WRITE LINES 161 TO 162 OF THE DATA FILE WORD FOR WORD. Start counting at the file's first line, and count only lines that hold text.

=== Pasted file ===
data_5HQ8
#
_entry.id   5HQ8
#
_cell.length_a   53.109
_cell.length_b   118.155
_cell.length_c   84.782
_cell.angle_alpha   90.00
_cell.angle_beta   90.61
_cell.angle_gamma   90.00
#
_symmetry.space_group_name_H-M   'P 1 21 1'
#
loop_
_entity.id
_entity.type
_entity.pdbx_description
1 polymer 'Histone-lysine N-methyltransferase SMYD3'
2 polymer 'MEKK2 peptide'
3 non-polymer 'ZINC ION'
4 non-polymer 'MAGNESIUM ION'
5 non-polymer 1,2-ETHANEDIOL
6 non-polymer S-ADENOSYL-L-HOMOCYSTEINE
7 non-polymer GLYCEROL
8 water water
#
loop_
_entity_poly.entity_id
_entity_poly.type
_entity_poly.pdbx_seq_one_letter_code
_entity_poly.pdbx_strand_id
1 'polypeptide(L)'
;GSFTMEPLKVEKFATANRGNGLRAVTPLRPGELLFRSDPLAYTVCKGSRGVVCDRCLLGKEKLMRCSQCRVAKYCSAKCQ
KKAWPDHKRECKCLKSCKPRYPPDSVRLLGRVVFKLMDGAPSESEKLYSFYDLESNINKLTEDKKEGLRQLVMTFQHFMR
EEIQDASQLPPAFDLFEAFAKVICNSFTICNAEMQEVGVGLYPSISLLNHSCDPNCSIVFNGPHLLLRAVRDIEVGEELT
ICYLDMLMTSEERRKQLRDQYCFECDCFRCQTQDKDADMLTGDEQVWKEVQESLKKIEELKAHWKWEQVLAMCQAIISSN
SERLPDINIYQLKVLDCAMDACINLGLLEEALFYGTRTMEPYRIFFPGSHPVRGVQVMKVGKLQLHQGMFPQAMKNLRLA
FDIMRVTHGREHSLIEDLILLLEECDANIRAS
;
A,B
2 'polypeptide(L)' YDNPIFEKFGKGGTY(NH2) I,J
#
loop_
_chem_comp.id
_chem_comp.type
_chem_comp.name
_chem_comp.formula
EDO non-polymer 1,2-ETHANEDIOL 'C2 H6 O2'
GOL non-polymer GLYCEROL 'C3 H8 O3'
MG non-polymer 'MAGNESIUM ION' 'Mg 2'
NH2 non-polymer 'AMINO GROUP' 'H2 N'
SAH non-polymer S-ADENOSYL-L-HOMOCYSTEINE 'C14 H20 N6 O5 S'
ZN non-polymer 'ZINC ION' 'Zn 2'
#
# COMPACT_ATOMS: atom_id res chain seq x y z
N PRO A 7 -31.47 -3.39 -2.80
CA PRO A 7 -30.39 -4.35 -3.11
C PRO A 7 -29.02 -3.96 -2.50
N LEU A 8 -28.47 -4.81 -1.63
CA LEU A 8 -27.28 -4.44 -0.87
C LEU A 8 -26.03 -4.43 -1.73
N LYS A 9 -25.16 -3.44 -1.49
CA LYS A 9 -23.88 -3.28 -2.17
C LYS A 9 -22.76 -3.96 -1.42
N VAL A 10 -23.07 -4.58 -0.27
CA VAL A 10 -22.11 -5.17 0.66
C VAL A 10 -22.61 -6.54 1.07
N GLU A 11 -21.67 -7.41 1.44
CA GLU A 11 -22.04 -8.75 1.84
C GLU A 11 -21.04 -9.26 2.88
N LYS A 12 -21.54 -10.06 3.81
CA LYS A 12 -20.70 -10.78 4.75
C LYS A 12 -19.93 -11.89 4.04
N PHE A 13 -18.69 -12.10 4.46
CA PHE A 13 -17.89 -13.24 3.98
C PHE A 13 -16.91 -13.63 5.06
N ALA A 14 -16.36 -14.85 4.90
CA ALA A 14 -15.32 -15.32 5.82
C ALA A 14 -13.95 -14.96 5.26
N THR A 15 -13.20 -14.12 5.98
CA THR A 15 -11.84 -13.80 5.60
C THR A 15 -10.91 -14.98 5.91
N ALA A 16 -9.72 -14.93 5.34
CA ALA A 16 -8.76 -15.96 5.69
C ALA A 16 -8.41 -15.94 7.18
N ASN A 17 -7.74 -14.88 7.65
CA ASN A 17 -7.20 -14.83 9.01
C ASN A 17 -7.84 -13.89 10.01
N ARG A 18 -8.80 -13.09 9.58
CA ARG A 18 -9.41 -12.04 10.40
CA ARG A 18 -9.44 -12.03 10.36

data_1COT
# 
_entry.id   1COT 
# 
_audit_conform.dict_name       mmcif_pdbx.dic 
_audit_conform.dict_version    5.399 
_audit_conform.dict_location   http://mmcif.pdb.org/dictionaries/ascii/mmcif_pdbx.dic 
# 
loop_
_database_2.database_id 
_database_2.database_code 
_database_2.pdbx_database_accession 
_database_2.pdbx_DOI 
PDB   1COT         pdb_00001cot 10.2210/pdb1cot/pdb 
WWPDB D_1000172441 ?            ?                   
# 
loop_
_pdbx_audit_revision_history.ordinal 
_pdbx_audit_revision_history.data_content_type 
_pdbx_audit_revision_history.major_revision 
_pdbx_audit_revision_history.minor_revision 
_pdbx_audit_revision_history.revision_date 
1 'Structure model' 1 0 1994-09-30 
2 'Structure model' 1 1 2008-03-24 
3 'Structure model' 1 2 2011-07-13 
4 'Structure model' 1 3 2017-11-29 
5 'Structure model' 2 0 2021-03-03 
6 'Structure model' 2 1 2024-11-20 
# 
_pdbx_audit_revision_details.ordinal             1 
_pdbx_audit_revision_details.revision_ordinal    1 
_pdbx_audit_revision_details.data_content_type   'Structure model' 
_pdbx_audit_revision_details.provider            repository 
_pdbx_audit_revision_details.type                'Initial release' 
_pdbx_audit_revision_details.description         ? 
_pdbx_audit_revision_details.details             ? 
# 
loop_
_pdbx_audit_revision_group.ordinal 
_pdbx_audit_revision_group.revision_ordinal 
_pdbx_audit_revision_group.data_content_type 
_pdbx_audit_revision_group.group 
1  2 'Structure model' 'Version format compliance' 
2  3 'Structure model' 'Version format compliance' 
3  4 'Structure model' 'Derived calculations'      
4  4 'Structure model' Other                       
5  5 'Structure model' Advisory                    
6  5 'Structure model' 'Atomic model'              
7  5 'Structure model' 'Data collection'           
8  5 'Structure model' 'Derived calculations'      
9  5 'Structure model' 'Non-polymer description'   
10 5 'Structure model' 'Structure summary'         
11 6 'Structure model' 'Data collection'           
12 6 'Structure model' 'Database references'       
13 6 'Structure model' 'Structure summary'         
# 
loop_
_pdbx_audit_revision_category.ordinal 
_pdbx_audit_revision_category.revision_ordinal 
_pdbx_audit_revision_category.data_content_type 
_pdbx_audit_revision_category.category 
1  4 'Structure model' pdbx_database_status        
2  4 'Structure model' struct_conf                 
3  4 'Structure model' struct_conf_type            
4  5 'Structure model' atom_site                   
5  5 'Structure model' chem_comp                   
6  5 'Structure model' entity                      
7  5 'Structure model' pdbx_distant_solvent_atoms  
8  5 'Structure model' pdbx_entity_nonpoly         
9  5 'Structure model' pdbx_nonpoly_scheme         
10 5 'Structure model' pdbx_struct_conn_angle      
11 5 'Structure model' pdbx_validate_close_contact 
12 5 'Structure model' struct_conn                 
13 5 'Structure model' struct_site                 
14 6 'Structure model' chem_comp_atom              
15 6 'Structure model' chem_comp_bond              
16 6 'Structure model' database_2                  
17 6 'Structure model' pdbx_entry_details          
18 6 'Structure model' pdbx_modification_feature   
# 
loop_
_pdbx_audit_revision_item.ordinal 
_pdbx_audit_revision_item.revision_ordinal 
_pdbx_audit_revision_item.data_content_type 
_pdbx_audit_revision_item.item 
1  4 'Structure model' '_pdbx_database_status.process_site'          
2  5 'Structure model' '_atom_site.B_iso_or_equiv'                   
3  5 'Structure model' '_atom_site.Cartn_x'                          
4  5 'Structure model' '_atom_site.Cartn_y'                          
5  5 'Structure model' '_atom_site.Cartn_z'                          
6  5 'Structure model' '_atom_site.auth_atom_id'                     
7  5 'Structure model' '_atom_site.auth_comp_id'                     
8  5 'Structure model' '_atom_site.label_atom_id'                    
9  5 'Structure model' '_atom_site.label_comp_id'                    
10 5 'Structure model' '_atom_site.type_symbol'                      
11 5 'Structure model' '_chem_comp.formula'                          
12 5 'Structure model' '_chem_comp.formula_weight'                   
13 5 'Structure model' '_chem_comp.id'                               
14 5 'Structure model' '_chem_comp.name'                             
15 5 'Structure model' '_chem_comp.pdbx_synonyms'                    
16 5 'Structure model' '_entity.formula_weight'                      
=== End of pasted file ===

9  5 'Structure model' pdbx_nonpoly_scheme         
10 5 'Structure model' pdbx_struct_conn_angle      